All services are free and open to anyone at any stage of their research process—not just scholars or genealogy experts.
The staff offers this advice for anyone starting their research:
Start with what you know. Pick the branch of your family you know the most about, because you’ll be more likely to find records and go back farther in time to see how records connect. You may be inclined to start with the gaps in family history, but that can make the process more difficult and frustrating. Talk to your family before you get started to gather as much information as you can before diving in.
Be flexible with spellings, dates and locations. Don’t count out records that might have a family name with a letter off or a year that doesn’t match with the family memory. Data may have been recorded incorrectly, or details may have shifted when told over multiple generations.
Learn about communities, not just individuals. You can understand quite a bit from researching the context of the period and area where your family lived—whether through church documents or local news bulletins—to offer clues and paint a bigger picture.
Try to get as much information from as many sources as possible. In addition to family-history databases online, you can do research in newspapers, court records, and the Freedmen’s Bureau records, which contain details about hundreds of thousands of formerly enslaved people as they transitioned to freedom and citizenship after the Civil War. (Volunteers with the Smithsonian Transcription Center are currently working to make these records more accessible and searchable online.)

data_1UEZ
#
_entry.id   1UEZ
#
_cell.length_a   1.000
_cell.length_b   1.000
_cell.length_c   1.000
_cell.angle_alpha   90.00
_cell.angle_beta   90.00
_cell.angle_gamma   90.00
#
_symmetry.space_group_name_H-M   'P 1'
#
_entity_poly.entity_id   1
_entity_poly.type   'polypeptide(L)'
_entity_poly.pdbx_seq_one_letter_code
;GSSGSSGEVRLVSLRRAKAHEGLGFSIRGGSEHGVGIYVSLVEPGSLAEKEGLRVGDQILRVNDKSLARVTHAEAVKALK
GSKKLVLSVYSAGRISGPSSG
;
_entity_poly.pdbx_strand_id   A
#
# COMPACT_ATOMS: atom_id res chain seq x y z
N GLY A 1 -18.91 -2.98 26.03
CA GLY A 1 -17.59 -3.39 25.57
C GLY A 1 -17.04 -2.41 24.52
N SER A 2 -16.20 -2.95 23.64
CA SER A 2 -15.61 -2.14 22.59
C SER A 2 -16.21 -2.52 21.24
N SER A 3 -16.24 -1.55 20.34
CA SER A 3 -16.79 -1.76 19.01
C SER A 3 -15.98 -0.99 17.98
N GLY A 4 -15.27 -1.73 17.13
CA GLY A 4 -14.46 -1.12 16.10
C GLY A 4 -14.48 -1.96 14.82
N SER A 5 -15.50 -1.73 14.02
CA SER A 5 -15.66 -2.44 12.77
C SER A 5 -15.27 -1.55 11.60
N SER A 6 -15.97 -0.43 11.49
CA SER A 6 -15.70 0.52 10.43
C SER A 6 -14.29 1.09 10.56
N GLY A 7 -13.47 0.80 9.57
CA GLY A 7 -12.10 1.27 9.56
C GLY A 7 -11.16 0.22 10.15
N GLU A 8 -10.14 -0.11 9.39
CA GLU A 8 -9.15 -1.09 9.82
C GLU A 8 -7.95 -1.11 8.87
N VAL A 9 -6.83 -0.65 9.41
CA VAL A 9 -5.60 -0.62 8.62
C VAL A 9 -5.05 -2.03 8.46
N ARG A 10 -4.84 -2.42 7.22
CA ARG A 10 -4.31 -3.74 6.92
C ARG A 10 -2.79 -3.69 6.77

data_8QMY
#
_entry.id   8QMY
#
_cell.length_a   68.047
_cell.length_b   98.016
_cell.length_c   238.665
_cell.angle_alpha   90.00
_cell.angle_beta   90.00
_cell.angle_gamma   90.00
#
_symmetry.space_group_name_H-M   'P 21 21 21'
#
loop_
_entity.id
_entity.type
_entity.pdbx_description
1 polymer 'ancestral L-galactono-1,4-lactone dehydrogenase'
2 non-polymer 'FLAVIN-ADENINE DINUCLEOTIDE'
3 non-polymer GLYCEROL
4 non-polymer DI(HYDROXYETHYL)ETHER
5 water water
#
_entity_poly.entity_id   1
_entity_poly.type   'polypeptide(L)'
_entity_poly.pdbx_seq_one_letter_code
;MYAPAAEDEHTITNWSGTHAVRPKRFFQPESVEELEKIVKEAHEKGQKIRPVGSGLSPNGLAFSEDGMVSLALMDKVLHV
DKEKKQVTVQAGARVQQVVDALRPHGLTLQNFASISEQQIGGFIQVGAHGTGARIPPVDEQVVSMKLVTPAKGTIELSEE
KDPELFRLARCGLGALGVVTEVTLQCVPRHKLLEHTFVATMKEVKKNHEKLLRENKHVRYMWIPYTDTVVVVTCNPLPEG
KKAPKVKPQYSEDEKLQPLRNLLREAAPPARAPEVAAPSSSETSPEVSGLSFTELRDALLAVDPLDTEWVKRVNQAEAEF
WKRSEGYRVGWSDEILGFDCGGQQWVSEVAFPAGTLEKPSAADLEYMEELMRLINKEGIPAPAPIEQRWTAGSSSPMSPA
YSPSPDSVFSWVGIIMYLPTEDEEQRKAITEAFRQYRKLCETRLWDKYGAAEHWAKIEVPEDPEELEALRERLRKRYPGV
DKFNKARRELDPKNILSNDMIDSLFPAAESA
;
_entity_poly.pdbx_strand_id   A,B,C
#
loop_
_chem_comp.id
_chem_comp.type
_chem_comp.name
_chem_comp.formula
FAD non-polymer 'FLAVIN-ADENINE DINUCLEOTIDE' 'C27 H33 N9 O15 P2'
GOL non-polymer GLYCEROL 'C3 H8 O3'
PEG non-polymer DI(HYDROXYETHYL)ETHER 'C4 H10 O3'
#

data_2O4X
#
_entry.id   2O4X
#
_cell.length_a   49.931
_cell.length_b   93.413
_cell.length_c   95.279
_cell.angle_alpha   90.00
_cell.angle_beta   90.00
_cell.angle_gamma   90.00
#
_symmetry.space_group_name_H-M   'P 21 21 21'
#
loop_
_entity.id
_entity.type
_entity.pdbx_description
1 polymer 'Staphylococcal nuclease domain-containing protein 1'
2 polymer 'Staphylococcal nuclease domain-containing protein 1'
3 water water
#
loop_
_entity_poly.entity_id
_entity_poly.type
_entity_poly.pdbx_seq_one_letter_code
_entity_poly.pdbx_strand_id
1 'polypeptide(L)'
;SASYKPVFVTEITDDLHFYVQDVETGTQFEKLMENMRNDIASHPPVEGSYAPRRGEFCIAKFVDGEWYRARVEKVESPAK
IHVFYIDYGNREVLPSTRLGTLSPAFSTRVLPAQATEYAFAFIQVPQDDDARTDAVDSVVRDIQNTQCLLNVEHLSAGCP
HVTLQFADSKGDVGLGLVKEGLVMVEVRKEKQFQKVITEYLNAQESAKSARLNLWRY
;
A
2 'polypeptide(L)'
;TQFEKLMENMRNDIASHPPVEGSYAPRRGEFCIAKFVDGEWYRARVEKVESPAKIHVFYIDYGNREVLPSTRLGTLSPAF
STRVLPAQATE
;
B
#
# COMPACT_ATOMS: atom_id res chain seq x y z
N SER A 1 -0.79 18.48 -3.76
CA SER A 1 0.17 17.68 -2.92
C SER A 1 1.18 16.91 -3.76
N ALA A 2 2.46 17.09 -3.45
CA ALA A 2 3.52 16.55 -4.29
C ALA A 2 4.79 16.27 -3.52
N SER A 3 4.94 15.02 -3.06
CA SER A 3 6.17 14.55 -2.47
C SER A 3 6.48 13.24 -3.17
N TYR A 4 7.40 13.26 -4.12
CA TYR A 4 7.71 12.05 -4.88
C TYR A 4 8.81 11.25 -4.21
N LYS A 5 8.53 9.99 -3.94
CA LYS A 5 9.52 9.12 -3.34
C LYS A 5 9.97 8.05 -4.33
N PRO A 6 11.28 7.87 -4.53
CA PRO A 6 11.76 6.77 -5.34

Consider print as well as digital. The internet is a powerful tool, but it’s wise to keep paper copies in addition to computer files. Formats might change in the future, and it can be helpful for sharing research across different age groups and technology comfort levels.
Explore free options for research. Ask your public library what resources are available—many now have options you can access from home.
Don’t get discouraged. “Come with a very open mind as to what you might see,” said Lisa Crawley, genealogy reference assistant for the center.
During the COVID-19 pandemic, the center has moved to virtual appointments. It also does outreach with organizations and community groups and hosts monthly public programs online. You don’t have to be in Washington, D.C., to participate, and the staff has seen an increase in attendance from across the country.
To schedule a virtual research session or find out about upcoming online programs, email firstname.lastname@example.org.